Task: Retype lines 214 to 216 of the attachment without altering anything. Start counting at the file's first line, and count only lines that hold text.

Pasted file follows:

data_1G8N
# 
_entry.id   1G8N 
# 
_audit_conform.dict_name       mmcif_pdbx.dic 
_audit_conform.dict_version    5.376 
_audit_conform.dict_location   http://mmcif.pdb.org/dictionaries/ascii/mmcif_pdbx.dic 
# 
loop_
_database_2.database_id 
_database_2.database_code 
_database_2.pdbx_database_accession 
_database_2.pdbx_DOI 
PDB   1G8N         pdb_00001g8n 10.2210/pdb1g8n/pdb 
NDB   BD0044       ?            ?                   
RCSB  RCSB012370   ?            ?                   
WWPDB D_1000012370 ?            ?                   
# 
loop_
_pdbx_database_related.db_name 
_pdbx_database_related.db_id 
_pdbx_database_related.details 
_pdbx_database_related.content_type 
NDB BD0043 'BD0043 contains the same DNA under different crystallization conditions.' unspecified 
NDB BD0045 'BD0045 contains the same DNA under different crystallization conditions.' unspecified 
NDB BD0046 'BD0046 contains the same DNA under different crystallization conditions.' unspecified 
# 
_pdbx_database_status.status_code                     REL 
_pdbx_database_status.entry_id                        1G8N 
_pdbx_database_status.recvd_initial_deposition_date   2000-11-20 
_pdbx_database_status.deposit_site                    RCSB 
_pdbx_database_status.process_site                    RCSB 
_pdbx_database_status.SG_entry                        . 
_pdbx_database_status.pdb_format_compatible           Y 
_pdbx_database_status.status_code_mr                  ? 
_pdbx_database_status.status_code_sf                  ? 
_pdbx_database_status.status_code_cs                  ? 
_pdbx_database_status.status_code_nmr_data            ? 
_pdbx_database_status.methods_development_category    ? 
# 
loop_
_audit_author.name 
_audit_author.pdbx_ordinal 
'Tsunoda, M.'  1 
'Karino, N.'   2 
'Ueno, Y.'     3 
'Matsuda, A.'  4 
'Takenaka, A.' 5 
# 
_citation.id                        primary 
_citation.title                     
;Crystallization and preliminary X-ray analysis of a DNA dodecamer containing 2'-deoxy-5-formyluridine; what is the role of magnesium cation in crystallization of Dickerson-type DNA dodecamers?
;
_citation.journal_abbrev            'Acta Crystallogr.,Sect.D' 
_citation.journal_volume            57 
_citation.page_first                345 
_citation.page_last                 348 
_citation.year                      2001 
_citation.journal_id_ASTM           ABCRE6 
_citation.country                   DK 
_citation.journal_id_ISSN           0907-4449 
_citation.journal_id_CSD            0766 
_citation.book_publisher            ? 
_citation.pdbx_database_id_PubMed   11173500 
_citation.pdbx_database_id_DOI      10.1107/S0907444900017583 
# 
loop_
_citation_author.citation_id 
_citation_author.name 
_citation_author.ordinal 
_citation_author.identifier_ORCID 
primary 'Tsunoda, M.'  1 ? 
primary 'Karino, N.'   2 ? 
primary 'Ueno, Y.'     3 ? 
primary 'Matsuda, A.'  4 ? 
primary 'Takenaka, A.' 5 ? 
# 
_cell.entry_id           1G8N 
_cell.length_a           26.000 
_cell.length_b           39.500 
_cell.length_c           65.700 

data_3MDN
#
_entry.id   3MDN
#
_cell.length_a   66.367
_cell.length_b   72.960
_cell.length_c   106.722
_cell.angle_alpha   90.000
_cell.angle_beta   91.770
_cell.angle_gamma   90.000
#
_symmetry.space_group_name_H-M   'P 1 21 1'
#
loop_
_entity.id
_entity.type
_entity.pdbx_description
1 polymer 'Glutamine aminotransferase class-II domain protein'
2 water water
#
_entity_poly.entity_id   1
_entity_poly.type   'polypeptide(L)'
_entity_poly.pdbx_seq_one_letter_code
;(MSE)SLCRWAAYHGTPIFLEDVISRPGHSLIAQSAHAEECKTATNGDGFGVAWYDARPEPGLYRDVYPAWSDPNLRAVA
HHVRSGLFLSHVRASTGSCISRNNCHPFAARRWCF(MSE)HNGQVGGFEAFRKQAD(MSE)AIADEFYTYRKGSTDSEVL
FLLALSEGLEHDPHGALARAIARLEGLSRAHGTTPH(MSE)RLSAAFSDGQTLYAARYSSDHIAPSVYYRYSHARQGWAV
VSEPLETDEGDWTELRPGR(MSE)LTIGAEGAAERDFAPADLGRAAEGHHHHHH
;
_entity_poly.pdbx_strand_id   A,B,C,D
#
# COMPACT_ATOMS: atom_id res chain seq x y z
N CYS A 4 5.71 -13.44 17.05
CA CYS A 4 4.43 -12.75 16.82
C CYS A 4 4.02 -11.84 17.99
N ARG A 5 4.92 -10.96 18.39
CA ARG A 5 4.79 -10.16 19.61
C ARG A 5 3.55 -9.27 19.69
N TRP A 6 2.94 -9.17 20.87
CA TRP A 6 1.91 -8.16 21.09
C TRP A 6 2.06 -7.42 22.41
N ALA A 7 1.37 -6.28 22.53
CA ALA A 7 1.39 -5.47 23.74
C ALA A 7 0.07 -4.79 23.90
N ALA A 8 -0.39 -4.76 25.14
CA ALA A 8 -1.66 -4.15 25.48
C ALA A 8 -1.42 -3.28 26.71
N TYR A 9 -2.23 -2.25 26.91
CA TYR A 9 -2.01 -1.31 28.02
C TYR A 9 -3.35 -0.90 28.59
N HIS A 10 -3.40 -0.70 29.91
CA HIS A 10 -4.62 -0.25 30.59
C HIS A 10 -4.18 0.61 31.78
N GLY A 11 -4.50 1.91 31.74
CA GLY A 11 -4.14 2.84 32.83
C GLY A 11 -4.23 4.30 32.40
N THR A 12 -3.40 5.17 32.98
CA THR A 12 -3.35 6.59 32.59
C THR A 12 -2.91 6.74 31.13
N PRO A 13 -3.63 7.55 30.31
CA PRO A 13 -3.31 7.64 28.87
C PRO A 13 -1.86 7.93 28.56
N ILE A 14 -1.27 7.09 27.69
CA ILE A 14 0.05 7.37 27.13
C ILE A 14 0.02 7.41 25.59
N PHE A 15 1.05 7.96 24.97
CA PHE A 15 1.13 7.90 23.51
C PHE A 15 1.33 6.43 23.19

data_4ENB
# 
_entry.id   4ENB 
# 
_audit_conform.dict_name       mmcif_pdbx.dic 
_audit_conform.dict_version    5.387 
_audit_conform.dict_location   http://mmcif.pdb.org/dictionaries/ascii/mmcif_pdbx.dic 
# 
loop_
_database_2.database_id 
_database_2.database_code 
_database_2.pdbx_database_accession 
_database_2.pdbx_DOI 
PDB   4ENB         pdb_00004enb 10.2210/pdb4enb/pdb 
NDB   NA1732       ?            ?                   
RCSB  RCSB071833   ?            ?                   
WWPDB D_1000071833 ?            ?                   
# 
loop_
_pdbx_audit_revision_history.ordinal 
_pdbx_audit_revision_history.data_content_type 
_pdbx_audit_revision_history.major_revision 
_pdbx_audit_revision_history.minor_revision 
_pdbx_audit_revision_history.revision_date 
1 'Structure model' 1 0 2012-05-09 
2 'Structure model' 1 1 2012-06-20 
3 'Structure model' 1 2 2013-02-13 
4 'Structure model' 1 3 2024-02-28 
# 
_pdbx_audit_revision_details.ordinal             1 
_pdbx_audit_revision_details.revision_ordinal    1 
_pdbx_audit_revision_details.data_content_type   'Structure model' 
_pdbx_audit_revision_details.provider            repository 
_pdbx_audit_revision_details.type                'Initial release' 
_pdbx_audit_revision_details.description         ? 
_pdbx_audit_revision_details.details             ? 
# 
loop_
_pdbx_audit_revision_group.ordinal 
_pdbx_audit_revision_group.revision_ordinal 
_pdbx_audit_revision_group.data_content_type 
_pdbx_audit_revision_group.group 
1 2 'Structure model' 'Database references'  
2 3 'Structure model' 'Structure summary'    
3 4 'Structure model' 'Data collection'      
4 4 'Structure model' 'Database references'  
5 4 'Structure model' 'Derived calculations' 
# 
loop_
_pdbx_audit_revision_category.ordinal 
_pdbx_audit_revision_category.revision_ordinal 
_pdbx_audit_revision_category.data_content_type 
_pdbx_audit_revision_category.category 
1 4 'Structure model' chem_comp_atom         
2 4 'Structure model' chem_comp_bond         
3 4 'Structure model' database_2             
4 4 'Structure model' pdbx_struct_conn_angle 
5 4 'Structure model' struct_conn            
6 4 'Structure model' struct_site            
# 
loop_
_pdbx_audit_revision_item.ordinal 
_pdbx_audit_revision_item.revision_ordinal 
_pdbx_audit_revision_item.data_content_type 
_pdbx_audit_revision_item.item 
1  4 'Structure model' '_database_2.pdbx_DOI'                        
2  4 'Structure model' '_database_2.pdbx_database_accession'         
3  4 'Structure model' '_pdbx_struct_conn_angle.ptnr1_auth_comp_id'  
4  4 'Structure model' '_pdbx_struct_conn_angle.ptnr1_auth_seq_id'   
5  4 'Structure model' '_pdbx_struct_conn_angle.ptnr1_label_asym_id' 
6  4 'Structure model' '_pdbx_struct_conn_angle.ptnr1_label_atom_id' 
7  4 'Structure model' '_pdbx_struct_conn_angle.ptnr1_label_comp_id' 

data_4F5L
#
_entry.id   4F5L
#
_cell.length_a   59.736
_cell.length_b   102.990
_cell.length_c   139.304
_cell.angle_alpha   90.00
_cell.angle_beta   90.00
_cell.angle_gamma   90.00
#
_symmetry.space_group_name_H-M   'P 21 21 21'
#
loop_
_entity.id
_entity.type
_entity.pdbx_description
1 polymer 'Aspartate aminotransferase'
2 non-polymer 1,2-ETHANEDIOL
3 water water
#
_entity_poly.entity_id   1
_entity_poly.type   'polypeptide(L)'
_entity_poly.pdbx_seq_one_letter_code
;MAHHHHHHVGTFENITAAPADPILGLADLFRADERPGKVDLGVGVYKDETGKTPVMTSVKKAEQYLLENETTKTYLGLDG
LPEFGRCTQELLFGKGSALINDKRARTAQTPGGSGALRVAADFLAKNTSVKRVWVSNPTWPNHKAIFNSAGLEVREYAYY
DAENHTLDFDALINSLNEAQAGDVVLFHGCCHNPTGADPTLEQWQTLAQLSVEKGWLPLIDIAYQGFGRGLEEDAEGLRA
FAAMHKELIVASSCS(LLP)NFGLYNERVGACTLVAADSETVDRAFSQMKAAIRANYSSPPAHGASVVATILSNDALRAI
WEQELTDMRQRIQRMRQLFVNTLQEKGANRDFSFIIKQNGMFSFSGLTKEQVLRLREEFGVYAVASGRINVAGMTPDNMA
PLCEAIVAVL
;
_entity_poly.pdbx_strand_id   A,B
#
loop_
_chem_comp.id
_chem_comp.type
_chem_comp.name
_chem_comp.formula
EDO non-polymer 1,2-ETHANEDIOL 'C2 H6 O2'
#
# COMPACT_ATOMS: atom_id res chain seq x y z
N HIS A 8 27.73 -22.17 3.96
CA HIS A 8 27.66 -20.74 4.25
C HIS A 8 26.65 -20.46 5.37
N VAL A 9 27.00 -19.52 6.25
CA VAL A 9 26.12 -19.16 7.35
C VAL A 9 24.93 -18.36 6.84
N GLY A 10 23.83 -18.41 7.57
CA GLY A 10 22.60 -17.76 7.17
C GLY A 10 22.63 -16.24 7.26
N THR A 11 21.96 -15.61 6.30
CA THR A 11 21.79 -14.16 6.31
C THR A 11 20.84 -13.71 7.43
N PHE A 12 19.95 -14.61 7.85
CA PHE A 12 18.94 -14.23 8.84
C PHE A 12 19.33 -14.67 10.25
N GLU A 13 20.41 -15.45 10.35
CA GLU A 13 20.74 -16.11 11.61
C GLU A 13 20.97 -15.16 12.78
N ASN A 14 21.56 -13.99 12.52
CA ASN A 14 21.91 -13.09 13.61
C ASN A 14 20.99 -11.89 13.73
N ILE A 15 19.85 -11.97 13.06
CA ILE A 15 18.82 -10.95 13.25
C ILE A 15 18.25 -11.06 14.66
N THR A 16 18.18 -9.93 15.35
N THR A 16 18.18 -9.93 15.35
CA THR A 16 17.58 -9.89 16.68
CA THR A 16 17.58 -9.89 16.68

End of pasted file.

1  4 'Structure model' '_database_2.pdbx_DOI'                        
2  4 'Structure model' '_database_2.pdbx_database_accession'         
3  4 'Structure model' '_pdbx_struct_conn_angle.ptnr1_auth_comp_id'  